Support of teacher candidates. A second key characteristic of the Nelson campus is the support of teacher candidates by staff and other teacher candidates. The campus culture includes manaakitanga (ethic of caring) and a commitment to supporting teacher candidates, referred to in the previous section. This section describes how teacher candidates are supported.

Twenty to thirty-five teacher candidates form a small cohort. Teacher candidates remain in this cohort for all three years, allowing relationships to form and trust to be built. They support each other with academic challenges and personal issues. Teacher candidates also support staff and appreciate the efforts of staff to enhance their campus experience.

In the first semester of the program, the Coordinator sets up extra study sessions for the on-line courses. Because many Nelson teacher candidates are older and have not studied for some years, these teacher candidates benefit from extra encouragement. Teacher candidates also set up their own sessions where they work together to discuss readings and work on tasks. Student study groups are particularly important in the first semester of the program when teacher candidates are learning foundational skills.

In the first few weeks of the program, whānau (extended family) groups are established. Five or six teacher candidates from different cohort groups on the campus are formed into whānau groups based on similar demographic characteristics. For example, there might be two or three groups of mothers with children. The whānau groups informally discuss campus life, study issues, or other topics of importance. The Coordinator sets aside time in the timetable two or three times a semester for these groups to meet.

Staff also support teacher candidates by recognizing them as social and emotional beings with challenges and issues they bring with them. Teacher candidates feel that staff members care about their well-being as well as their academic progress. The Coordinator’s door is open and teacher candidates often drop in to chat, as well as make formal appointments for a meeting to discuss an issue.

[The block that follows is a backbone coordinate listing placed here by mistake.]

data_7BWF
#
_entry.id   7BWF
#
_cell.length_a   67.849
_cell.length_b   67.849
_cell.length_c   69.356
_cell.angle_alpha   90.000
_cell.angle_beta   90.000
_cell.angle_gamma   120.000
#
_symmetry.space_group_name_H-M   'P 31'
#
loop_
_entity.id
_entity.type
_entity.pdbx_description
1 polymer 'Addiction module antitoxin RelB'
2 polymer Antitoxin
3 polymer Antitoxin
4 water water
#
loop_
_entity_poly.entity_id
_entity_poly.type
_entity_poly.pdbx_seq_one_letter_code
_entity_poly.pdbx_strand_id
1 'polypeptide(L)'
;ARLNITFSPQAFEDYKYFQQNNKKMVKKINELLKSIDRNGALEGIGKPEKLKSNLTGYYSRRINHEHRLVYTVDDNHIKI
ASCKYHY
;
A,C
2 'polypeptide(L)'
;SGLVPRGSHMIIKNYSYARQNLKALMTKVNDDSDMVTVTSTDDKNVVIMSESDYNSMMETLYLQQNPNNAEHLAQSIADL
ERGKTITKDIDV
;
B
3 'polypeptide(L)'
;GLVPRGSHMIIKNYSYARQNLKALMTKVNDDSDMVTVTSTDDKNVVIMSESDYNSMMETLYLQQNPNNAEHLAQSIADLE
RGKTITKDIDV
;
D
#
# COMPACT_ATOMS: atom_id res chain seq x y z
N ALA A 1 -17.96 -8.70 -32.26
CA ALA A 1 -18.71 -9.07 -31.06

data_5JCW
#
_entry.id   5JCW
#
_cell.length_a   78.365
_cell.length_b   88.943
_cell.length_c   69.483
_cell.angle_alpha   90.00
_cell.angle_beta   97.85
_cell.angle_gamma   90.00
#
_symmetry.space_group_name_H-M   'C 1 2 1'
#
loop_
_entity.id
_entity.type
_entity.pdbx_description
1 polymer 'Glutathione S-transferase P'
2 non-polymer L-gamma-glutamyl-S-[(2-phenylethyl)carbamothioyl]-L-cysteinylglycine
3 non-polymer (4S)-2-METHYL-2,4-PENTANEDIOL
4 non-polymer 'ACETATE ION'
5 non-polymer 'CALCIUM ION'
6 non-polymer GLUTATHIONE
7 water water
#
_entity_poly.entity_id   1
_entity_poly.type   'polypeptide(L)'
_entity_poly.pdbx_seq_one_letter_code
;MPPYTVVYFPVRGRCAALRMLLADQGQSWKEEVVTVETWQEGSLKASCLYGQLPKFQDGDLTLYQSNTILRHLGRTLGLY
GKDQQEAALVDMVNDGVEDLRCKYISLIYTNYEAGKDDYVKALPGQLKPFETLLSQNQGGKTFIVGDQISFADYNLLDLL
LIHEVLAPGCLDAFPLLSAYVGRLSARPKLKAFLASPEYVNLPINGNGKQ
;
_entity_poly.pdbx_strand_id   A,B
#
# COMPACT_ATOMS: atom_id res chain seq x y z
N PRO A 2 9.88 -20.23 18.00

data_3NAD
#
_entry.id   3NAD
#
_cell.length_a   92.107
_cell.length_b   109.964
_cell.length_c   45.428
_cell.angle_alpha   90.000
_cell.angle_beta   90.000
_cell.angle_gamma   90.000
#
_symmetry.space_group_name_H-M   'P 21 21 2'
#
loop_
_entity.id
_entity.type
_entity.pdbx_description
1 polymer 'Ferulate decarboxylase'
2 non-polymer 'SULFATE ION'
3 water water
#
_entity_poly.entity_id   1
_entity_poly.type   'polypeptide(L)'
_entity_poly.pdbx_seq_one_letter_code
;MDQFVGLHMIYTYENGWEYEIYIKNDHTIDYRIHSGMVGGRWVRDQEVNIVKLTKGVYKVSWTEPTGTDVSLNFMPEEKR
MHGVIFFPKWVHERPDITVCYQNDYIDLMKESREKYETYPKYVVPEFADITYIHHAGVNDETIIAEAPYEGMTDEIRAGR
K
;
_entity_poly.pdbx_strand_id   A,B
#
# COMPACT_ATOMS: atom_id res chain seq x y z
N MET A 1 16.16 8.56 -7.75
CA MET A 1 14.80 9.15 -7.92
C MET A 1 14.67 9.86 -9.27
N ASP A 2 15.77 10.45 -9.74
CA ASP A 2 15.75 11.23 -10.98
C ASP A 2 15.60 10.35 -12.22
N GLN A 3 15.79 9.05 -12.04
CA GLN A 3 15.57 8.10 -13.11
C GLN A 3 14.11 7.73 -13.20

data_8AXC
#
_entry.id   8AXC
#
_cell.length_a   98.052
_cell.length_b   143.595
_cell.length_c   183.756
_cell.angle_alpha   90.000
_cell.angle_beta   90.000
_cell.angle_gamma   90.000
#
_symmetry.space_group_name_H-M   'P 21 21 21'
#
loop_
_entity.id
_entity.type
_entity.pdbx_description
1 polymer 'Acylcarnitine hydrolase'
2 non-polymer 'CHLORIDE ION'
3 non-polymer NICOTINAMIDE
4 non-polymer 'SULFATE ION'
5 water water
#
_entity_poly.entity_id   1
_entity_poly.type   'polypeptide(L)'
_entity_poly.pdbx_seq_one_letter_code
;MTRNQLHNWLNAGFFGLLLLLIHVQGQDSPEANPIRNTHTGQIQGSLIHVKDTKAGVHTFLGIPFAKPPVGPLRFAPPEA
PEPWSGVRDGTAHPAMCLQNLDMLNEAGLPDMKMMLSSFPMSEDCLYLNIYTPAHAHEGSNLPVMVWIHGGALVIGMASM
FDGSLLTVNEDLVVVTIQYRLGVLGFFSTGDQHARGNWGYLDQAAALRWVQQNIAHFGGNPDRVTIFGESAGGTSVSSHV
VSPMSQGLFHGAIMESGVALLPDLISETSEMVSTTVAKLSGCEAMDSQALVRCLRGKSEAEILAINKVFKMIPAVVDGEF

In part, the Nelson Coordinator provides a level of pastoral care for teacher candidates. Teacher candidates might discuss course or personal issues that impact their studies. The Coordinator works to help teacher candidates solve immediate issues and, in cases where that is not possible, teacher candidates are referred to other agencies. Sometimes teacher candidates simply need a chance to discuss issues in confidence. At times, teacher candidates bring issues that affect the group and, individually or in small groups, they might discuss this and strategize together to resolve issues. The campus Coordinator advocates for teacher candidates and assists them as they navigate formal university processes, for example, if they fail a course. As well as supporting individual teacher candidates, the Coordinator has advocated for face-to-face lecturing and for local teachers to lecture into courses to enhance student learning.

Partnership with schools. While ‘partnership’ between teacher education provider and schools is a lauded concept and goal (Le Cornu, 2012), partnership in practice takes many forms. Strengths of the Nelson campus include the way this partnership operates to forge strong relationships between principals, teachers, lecturers, and teacher candidates. Because principals and teachers work so closely with the Nelson campus, they feel connected and involved with the Nelson campus: like teacher candidates, they too feel a sense of ownership. Because the region is small, it is possible for lecturers to know all the principals and many of the teachers. As well, the Nelson Coordinator makes developing these relationships a priority.

Principals and teachers are involved in the campus in a number of ways. They participate as guest lecturers; they work in mock interviews for final year teacher candidates; and they engage in selection interviews for candidates who enter the program. Being part of selection interviews provides an opportunity for principals to become active stakeholders in the program, engage in professional discussion, and feel valued.

Employing local teachers with particular curriculum expertise as lecturers has also been particularly valuable. An example is the Physical Education (PE) course taught over the past three years. Teacher candidates attended lectures and practical sessions at a local primary school, provided by a teacher with expertise in PE. Practical sessions included structured opportunities for teacher candidates to teach groups of children and apply theory to practice. For this practice to happen, schools willingly provided financial support – as well as the use of resources, facilities, and equipment.

Another example of the Nelson campus’ partnership in action is the mentoring scheme for first-year teacher candidates. Teacher candidates spend one day a week in local school classrooms for several weeks during their first semester. They establish relationships with teachers, make observations, interact with children and other staff, and become part of that classroom and school community. Mentoring is additional to the formal practicum experiences. Because of strong partnerships between the Nelson campus and area schools, principals were given significant input into how the mentoring scheme would run in Nelson. They wished it to continue.